Another Viewpoint: Weighing in on the fracking debate
Published: Wednesday, March 21, 2012
0diggsdigg ShareThis5By Steven Corso
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Another Viewpoint is a column The News-Herald makes available so all sides of issues may by aired. Steven Corso lives in Chardon.
I heard from a natural gas industry spokesman that the industry plans to have 300 hydraulic fracture natural gas well pads in Geauga County. This is the county where I live. But even if you do not live here, please read on remembering that the headwaters of the Cuyahoga, Grand and Chagrin rivers are located in my county.
Each well pad could have six or more horizontal drill bores. Let's work with six.
Six times 300 is 1,800 well bores.
Hydraulic fracturing utilizes chemical-laced water and sand at very high pressure to force open cracks in deep shale, where natural gas is locked. The gas flows from these crack into the well bore, which is located over a mile deep. The horizontal portion of the well could extend a mile in length.
The industry has recently been coaxed to make public the chemicals it uses in the process. As it turns out, independent investigation of these chemicals reveals that many of them are toxic to certain organs, carcinogens, mutagens, and/or endocrine disruptors. The industry downplays the risk by pointing out that only 0.5 percent of the solution they pump through the water table into the shale is chemical additive. Back to the math.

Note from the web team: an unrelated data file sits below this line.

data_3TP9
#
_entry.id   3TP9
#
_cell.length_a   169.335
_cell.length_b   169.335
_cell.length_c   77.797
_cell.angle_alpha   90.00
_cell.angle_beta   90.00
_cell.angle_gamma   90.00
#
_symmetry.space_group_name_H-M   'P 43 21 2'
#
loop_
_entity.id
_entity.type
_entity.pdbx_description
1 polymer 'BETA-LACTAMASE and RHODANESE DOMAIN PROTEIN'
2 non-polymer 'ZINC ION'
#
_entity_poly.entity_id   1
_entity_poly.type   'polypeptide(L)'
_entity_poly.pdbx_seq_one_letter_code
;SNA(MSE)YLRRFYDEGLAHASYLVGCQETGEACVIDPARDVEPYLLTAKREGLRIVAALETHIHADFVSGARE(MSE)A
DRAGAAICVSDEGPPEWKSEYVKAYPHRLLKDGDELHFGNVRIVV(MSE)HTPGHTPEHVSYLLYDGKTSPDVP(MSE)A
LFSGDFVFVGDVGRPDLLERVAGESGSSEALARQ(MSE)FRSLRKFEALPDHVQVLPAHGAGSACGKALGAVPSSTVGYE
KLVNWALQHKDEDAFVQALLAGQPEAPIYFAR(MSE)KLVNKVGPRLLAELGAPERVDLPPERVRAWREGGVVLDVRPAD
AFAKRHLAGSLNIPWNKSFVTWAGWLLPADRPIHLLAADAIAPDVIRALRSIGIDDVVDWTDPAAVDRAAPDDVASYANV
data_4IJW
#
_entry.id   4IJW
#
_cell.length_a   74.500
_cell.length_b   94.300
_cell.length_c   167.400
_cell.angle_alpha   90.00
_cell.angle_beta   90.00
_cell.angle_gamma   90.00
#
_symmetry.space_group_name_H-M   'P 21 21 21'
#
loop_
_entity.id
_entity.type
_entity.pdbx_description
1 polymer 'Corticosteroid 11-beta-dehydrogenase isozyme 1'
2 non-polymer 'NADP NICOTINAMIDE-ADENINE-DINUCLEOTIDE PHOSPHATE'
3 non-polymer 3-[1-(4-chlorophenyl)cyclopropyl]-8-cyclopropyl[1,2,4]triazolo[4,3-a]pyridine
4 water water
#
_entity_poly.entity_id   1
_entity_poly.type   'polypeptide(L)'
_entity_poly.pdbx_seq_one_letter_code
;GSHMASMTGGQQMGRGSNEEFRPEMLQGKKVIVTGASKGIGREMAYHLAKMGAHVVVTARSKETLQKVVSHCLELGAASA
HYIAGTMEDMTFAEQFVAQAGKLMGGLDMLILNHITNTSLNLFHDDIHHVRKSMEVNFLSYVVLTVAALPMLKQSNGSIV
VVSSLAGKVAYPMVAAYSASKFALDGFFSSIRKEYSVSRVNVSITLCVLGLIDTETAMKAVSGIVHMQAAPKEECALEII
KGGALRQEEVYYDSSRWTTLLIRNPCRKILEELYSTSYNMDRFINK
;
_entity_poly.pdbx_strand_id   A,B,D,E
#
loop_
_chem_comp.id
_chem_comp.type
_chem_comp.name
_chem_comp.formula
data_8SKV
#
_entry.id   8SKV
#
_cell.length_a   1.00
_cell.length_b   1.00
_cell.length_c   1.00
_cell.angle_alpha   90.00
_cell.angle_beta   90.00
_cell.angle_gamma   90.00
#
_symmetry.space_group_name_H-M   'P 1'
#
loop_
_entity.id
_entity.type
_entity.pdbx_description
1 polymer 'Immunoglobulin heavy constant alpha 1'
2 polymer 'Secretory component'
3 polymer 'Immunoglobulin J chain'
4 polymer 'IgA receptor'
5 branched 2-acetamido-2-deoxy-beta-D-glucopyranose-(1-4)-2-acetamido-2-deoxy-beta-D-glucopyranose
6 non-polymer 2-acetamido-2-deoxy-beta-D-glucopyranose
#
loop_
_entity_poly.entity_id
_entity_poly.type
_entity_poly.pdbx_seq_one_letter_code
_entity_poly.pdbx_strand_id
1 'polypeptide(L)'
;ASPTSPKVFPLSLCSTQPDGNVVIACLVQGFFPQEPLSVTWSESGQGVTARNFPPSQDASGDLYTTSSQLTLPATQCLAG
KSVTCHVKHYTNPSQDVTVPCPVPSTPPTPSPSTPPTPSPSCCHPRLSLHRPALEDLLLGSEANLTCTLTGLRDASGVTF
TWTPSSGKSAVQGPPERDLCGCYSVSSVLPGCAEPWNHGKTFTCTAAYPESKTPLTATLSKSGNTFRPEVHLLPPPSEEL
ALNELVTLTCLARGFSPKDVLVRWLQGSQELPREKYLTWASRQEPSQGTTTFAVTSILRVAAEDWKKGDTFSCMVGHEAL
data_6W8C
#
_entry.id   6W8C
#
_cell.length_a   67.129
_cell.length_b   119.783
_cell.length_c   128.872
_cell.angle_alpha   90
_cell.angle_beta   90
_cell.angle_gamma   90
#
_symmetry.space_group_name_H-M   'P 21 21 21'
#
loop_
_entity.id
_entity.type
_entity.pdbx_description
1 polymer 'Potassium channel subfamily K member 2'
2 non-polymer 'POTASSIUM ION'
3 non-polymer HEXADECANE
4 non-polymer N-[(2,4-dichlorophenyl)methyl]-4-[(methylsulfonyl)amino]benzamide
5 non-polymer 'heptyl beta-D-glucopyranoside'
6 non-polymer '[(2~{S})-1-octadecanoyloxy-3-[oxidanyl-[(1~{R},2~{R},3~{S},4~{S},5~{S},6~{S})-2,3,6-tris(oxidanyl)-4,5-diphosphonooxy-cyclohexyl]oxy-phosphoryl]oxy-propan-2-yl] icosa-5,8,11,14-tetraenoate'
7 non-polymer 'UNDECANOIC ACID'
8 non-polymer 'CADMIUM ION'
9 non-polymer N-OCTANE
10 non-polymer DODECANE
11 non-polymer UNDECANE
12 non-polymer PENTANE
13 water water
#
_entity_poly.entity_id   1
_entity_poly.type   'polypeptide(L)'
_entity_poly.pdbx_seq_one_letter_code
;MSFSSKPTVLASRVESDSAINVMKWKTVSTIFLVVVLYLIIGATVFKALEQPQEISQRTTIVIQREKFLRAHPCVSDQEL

To frack one horizontal well bore requires millions of gallons of frack fluid — I've seen estimates ranging from 2 million to 7 million gallons. Let's work with 3 million gallons.
A half percent of 3 million is 15,000 gallons of chemicals!
So if each of the 300 well pads has six horizontal bores and each of those requires 15,000 gallons of chemicals, then that's 27 million gallons of chemicals.
The industry tells us that some portion of the fluid pumped into the shale comes back out and can be reused. Unfortunately, when this water does return, it often contains very high concentrations of salts, heavy metals, and radioactive elements like radium. Continued...
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Nevertheless, some fluid can be pumped back through the water table — so 27 million is probably a high estimate.
The 95.5 percent water used has to come from somewhere. For 300 well pads with six well bores the total amount of water we're talking about approaches 5.4 billion gallons of water. Where's all this water come from? Well, in other gas extraction areas, the water has come from local municipal water supplies, ground water supplies, or has been diverted from local streams and rivers. It has also been trucked in from other places. And don't forget, eventually all this radioactive, carcinogenic, salt water has to be disposed of.
On average, to drill and frack a single well bore requires round-trip deliveries from around 1,000 large, diesel-powered trucks. In Geauga County, there might be (300 x 6 x 1000) 1.8 million truck deliveries around the county over the coming years. At 400 square miles, there should be — on average — one 5+ acre well pad every 1.3 miles in Geauga County.